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Overview: Managing Acute Uncomplicated Urinary Tract Infections

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The full newsletter Managing Acute Uncomplicated Urinary Tract Infections, prescribing information and CME self-assessment are free for both AMA members and nonmembers.

Urinary tract infections (UTIs) are common reasons for adults to seek ambulatory care in the United States. UTI is classified as complicated or uncomplicated in order to define management approaches, including whether or not definitive diagnostic testing is needed, the choice of empiric antimicrobial agents, and follow-up testing or other clinical interventions. Acute uncomplicated UTI includes bladder infection, or acute uncomplicated cystitis (AUC) and acute uncomplicated pyelonephritis (AUP). Women are disproportionally affected by UTI, comprising approximately 85% of annual visits for this condition. The burden of UTI is increased by rates of AUC recurrence among younger, healthy women reported as high as 25% in the six months after the first UTI, and a substantial proportion of these women continue to experience recurrences throughout the life span.

Escherichia coli cause 80%-90% of uncomplicated UTIs in young, otherwise healthy, sexually active women, and a significant proportion of complicated UTIs. A subset of extra intestinal E. coli are epidemiologically linked to UTI and most adapted to virulence and fitness in the urinary tract. Epidemiological studies of sporadic or recurrent AUC or AUP among healthy women consistently yield several clinical risk factors for these infections, including a history of previous UTI, use of spermicides for contraception, sexual intercourse, a history of UTI in a first-degree female relative, and a new sexual partner within the last year. The differential diagnosis of UTI includes urethritis, cervicitis, and vaginitis, as these infections may also cause dysuria, and sexually transmitted causes of these infections are also associated with a new sexual partner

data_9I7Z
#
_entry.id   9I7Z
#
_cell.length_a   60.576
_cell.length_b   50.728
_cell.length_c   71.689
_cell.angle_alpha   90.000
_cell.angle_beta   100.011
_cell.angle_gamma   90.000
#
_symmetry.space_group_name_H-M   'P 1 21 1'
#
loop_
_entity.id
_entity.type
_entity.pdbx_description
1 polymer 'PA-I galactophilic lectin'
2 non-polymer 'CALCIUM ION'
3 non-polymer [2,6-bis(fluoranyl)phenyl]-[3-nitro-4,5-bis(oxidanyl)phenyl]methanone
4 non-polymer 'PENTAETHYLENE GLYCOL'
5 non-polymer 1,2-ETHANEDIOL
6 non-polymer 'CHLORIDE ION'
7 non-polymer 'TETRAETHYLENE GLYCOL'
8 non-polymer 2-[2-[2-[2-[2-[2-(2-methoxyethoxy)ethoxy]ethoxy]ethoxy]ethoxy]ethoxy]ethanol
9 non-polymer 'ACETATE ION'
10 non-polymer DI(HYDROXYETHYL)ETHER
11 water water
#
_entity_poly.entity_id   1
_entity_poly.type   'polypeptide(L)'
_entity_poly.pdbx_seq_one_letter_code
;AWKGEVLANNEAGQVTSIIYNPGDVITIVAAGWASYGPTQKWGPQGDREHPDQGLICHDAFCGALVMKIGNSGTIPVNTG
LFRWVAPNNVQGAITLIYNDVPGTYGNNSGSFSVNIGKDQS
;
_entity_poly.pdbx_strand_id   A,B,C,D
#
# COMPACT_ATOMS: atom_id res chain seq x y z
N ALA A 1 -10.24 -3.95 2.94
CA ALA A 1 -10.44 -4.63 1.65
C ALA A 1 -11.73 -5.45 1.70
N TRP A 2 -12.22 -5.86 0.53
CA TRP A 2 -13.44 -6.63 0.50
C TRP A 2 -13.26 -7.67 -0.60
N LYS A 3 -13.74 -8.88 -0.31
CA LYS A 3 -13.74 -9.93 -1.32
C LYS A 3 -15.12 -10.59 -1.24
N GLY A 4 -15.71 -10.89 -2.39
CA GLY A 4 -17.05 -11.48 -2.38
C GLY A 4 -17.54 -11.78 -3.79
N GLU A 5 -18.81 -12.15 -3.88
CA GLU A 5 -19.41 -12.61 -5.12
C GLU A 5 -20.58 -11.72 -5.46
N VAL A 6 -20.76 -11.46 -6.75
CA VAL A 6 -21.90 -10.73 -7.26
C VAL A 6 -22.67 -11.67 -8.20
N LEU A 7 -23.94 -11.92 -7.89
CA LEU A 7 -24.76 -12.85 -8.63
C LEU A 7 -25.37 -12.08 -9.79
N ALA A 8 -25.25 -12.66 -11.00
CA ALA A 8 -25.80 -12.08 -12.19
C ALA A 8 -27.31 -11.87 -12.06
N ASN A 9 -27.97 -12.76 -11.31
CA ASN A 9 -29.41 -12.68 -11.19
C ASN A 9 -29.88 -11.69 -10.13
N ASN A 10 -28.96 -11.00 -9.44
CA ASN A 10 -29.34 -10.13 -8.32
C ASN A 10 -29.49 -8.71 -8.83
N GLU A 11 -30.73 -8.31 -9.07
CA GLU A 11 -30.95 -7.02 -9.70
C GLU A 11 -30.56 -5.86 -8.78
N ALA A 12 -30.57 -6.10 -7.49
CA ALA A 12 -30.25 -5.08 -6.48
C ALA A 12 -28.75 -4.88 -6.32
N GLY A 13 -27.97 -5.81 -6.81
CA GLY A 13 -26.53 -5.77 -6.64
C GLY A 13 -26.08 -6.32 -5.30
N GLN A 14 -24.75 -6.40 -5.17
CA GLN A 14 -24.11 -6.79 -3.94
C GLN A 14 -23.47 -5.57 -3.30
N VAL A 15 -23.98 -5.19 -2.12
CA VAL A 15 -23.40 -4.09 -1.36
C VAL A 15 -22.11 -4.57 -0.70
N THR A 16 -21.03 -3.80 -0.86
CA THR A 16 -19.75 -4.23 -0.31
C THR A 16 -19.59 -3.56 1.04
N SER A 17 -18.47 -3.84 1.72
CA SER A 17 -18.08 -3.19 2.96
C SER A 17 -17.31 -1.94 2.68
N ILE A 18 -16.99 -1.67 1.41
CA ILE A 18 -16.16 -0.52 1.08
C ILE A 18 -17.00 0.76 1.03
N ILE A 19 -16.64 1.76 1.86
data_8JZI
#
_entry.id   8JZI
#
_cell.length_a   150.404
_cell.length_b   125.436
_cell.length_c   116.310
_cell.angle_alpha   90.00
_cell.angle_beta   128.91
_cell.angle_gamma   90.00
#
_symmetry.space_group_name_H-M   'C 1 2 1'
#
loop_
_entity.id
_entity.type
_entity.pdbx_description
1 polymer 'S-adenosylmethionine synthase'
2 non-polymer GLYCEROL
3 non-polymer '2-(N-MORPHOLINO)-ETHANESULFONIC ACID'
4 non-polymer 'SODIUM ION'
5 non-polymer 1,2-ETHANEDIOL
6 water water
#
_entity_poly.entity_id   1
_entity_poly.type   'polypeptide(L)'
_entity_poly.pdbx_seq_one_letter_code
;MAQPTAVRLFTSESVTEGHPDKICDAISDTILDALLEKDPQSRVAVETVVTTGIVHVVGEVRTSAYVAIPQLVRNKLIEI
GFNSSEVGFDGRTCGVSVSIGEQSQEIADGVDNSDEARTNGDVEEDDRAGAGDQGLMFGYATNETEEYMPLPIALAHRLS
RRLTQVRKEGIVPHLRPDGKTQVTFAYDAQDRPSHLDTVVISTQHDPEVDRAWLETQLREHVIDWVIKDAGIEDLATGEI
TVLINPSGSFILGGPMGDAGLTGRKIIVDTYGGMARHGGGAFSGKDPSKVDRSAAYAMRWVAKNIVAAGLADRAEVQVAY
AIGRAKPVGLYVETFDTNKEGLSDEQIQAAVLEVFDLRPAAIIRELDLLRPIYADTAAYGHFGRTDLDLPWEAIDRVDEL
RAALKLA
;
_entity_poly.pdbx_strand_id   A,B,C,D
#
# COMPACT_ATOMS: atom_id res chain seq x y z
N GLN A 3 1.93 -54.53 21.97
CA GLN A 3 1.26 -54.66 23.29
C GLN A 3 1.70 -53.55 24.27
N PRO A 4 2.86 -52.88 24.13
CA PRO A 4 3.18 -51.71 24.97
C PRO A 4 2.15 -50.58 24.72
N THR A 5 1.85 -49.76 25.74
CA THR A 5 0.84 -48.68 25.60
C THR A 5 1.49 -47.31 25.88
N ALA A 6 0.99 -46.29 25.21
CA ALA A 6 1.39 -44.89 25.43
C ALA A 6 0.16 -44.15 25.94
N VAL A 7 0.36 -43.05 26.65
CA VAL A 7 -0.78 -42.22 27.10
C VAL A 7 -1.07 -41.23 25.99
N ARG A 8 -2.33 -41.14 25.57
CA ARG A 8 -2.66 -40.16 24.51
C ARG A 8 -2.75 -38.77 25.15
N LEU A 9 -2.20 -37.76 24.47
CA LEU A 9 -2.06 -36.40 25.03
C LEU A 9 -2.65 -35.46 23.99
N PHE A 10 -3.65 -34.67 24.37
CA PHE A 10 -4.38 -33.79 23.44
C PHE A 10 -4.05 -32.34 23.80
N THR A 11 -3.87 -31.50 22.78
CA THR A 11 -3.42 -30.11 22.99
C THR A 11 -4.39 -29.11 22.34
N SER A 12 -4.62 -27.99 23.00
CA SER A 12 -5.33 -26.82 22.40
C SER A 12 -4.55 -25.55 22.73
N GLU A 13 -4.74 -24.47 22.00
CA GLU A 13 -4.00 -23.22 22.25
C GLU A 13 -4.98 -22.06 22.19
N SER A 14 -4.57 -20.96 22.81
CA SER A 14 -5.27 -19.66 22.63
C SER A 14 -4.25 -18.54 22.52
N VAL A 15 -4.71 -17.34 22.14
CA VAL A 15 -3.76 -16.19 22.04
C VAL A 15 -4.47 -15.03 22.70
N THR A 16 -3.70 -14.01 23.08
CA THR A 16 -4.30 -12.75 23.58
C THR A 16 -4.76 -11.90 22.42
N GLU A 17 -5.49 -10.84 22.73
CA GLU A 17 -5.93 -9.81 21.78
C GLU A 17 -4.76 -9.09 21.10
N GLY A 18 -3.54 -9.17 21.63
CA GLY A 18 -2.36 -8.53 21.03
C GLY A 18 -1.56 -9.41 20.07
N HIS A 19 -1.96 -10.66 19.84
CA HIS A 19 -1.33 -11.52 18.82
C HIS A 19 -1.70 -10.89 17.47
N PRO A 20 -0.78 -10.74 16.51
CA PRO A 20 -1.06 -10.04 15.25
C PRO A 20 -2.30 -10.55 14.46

Guidelines for treatment have been promulgated by the Infectious Diseases Society of America (IDSA). The IDSA guidelines address the treatment of premenopausal, nonpregnant women with no known urological abnormalities or comorbidities. The antibiotics recommended for empirical treatment of UTI are influenced by the likelihood of inducing adverse effects in patients or adverse ecological effects upon bacteria by promoting the development of drug-resistant pathogens. Recommended first-line therapies in the United States include trimethoprim- sulfamethoxasole, nitrofurantoin monohydrate crystals, or fosfomycin trometamol. Fluoroquinolones are recommended as second-line therapy unless local resistance rates for trimethoprim-sulfamethoxazole exceed 20%.  National prescribing data reveal significant variations in practice from these recommendations.

In Managing Acute Uncomplicated Urinary Tract Infections physicians will learn to:

  • Describe the typical pathophysiology and clinical syndrome comprising uncomplicated urinary tract infection.
  • Explain complicating and clinical risk factors for urinary tract infections.
  • Implement strategies for the appropriate diagnosis of acute uncomplicated cystitis and pyelonephritis in women.
  • Compare his/her current approach to treatment at the national level with professional guideline recommendations.

View the full newsletter Managing Acute Uncomplicated Urinary Tract Infections and learn how to receive CME credit. Newsletters are available to all physicians, not just AMA members.